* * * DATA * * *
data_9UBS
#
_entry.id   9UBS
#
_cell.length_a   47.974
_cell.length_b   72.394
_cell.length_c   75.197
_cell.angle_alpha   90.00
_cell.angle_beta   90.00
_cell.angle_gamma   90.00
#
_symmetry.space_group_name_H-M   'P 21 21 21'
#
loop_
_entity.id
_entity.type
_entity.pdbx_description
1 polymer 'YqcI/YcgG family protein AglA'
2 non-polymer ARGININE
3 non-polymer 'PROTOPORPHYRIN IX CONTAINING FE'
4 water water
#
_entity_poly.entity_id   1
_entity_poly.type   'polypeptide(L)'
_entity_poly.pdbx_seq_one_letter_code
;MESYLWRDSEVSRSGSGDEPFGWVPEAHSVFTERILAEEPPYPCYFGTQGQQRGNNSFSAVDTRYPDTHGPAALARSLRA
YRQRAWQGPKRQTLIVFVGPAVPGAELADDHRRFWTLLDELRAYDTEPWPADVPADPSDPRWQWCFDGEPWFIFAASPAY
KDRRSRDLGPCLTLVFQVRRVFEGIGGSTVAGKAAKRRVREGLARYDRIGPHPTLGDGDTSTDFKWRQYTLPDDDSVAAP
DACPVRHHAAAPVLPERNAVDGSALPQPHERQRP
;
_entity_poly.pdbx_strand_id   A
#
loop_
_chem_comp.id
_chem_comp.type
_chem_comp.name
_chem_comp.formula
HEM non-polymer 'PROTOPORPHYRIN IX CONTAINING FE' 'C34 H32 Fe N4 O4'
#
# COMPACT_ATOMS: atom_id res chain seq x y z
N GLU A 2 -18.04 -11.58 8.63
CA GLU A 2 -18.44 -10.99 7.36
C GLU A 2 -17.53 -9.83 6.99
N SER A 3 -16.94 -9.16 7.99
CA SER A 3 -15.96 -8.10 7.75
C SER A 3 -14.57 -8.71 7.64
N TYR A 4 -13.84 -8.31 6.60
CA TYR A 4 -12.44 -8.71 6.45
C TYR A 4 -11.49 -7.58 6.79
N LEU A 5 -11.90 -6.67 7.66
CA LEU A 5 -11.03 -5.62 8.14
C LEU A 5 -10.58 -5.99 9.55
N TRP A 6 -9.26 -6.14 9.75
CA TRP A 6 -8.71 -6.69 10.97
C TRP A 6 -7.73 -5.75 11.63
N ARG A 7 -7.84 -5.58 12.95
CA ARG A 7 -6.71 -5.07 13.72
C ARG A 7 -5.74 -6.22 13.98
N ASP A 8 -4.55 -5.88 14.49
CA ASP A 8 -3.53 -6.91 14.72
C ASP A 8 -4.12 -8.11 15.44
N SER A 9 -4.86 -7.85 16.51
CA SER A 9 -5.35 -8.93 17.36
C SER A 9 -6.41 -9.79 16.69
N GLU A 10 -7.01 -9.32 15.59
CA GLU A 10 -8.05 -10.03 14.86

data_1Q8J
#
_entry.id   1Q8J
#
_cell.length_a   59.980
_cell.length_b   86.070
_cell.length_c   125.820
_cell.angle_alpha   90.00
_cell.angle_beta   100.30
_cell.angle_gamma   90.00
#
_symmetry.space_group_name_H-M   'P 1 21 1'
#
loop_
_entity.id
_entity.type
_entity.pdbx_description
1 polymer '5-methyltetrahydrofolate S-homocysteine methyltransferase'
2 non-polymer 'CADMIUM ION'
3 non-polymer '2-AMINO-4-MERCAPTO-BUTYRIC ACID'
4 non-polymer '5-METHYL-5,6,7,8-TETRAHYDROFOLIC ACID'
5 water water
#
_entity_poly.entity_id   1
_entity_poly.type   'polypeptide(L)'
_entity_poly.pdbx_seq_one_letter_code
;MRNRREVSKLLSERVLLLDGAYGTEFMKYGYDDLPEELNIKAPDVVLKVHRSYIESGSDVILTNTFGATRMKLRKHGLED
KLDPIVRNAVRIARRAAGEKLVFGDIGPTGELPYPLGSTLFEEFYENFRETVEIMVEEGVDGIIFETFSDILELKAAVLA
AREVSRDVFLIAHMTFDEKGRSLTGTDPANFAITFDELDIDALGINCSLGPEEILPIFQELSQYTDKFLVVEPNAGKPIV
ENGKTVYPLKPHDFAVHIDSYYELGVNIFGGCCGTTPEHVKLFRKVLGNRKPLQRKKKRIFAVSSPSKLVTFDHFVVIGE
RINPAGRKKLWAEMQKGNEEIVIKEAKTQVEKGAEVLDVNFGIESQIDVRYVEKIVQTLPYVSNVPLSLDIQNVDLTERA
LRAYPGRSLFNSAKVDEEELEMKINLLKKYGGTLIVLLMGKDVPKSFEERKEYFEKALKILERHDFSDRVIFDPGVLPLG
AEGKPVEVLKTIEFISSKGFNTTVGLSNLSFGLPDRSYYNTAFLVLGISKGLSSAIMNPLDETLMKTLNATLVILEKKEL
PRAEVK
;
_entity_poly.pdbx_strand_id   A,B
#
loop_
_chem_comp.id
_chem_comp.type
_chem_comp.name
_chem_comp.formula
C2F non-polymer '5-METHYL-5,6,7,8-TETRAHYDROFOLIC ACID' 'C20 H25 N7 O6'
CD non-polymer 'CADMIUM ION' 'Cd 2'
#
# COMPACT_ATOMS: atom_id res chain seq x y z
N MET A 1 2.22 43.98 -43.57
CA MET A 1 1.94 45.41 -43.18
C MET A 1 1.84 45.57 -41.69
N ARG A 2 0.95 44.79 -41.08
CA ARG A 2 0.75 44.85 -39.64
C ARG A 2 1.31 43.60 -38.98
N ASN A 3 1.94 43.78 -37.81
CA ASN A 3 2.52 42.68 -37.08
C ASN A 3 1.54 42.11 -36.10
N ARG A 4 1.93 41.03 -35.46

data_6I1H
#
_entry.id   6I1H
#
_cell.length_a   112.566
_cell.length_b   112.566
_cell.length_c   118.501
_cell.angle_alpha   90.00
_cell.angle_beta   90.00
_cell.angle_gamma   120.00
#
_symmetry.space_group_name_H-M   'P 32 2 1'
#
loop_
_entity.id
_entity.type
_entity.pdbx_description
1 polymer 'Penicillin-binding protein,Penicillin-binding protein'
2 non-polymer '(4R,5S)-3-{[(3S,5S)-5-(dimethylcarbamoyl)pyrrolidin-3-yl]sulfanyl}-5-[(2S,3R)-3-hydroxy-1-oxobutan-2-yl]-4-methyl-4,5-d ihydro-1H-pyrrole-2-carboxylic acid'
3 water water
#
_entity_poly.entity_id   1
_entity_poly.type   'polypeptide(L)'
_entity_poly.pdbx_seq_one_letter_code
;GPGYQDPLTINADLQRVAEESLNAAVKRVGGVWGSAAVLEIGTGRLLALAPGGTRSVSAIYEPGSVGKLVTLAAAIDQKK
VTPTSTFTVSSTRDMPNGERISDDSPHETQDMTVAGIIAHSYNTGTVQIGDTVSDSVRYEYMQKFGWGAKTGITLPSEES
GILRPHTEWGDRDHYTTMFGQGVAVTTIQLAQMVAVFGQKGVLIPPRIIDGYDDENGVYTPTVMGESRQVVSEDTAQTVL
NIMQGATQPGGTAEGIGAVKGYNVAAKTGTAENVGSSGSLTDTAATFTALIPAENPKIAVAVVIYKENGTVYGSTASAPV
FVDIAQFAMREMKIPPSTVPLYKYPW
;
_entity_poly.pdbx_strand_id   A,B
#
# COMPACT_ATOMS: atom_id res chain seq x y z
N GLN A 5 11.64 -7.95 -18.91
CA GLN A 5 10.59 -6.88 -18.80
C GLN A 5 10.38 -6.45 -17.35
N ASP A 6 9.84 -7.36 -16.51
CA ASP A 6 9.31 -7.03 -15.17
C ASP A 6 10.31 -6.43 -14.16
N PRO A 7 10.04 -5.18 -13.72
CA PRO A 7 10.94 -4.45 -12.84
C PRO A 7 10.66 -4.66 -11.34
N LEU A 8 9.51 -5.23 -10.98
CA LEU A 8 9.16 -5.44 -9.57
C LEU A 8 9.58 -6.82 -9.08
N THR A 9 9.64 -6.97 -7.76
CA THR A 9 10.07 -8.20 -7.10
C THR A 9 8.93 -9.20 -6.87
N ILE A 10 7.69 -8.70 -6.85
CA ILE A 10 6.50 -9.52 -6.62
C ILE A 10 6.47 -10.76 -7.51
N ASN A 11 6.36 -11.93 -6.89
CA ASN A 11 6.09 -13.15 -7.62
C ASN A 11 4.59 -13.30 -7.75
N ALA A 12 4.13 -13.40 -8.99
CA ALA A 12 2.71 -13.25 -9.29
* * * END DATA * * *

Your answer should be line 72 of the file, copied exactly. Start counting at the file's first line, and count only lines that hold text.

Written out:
_cell.length_b   86.070